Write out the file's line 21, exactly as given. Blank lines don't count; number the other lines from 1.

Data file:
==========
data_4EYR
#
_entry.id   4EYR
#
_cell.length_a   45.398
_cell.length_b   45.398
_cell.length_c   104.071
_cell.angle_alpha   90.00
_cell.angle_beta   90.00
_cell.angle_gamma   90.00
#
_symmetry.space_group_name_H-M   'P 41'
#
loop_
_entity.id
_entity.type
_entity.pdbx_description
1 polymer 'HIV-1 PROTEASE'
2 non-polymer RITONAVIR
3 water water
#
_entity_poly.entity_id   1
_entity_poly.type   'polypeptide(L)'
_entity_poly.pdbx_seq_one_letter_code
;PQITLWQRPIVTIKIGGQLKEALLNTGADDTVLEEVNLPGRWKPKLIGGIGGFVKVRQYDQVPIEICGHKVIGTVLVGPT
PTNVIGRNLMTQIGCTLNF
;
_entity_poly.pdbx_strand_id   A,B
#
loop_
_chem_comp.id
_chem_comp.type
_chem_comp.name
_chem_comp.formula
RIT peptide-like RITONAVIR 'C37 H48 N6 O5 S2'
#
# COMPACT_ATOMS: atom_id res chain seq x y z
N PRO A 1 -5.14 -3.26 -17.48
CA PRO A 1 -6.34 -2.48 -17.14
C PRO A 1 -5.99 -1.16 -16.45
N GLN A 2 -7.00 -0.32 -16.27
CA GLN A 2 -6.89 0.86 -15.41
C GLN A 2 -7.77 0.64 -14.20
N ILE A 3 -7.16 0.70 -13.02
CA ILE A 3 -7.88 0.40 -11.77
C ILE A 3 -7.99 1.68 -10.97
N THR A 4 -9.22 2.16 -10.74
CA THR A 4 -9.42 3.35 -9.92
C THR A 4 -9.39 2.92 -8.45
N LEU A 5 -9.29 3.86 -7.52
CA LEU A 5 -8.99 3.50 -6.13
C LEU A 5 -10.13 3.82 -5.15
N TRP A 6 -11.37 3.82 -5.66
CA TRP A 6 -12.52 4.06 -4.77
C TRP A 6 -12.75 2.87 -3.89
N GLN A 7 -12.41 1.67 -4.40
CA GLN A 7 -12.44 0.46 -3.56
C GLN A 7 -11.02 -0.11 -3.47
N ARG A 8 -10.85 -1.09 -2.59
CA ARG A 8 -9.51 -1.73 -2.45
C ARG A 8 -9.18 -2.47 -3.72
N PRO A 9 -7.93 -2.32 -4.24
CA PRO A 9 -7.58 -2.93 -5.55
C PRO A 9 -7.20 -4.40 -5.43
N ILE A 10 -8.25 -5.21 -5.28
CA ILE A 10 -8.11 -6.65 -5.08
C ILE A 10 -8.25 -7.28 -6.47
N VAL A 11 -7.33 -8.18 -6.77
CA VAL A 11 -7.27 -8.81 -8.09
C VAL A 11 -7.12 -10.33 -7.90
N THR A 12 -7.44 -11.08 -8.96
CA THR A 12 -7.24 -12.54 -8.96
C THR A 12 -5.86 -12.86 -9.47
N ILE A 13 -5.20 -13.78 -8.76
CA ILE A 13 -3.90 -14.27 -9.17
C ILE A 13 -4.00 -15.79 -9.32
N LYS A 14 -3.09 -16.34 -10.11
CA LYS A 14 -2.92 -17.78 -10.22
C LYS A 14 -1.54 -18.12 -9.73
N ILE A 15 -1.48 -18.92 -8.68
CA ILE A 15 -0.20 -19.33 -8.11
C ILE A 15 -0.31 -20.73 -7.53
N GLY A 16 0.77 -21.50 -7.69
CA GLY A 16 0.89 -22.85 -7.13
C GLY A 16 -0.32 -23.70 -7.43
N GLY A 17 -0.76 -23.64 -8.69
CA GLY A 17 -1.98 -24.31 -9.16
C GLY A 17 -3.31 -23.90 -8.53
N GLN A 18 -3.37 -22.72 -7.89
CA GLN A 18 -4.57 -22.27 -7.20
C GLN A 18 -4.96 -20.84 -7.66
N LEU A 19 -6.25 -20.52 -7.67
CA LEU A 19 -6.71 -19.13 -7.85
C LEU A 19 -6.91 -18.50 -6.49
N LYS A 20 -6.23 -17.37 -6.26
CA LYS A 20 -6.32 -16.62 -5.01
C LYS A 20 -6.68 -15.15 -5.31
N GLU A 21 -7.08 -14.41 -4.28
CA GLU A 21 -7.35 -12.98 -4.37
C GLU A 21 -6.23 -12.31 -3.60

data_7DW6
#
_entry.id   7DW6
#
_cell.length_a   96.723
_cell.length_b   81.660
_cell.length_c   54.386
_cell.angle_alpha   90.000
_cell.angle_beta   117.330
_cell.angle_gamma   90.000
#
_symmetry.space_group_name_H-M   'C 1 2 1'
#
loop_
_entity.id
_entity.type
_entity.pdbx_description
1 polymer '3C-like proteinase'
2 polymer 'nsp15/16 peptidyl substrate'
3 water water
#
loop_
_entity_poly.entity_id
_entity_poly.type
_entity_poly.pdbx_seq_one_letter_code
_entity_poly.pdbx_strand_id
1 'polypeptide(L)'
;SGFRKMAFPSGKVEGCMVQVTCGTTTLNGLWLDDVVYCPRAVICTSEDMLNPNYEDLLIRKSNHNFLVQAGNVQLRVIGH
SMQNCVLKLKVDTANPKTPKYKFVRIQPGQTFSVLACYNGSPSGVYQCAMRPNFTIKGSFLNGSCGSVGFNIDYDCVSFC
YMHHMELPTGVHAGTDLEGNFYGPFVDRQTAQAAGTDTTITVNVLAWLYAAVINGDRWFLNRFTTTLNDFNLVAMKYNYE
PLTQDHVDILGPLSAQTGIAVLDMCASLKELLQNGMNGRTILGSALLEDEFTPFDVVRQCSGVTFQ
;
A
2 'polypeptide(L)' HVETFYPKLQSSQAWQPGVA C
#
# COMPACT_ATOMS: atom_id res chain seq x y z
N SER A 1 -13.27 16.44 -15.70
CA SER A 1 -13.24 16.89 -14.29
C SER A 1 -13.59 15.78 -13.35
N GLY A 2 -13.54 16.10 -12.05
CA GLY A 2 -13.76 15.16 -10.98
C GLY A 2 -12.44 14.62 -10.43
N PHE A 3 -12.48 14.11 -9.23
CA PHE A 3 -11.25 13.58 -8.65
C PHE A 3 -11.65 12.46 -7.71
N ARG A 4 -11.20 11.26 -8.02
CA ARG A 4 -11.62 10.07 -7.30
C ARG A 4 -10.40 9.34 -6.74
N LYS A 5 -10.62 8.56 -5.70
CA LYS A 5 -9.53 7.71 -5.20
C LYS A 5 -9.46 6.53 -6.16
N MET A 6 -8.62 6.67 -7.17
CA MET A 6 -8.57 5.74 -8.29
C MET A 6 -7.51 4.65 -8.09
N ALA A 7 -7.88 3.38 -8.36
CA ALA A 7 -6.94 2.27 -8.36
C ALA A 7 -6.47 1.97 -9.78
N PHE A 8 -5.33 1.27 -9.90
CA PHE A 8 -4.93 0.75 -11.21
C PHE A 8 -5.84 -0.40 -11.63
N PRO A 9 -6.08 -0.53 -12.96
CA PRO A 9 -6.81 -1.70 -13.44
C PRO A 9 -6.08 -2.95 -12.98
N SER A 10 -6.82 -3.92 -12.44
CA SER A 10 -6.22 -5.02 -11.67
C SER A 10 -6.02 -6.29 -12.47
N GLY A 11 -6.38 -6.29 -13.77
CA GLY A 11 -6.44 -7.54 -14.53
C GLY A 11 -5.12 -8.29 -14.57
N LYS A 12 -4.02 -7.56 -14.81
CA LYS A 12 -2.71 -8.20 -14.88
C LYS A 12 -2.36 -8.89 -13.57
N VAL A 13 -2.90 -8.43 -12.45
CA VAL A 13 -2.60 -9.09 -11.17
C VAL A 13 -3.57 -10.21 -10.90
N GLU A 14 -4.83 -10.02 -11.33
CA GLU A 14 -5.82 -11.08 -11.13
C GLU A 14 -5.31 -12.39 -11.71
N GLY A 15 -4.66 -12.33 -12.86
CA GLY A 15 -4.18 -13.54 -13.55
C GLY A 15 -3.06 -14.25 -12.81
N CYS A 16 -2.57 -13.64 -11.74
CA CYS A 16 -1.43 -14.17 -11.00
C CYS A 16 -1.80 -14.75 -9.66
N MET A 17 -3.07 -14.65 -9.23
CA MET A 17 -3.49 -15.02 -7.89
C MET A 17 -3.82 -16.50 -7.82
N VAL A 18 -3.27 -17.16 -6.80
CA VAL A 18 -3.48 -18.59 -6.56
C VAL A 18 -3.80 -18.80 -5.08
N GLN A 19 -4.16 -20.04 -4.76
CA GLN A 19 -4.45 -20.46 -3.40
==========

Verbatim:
#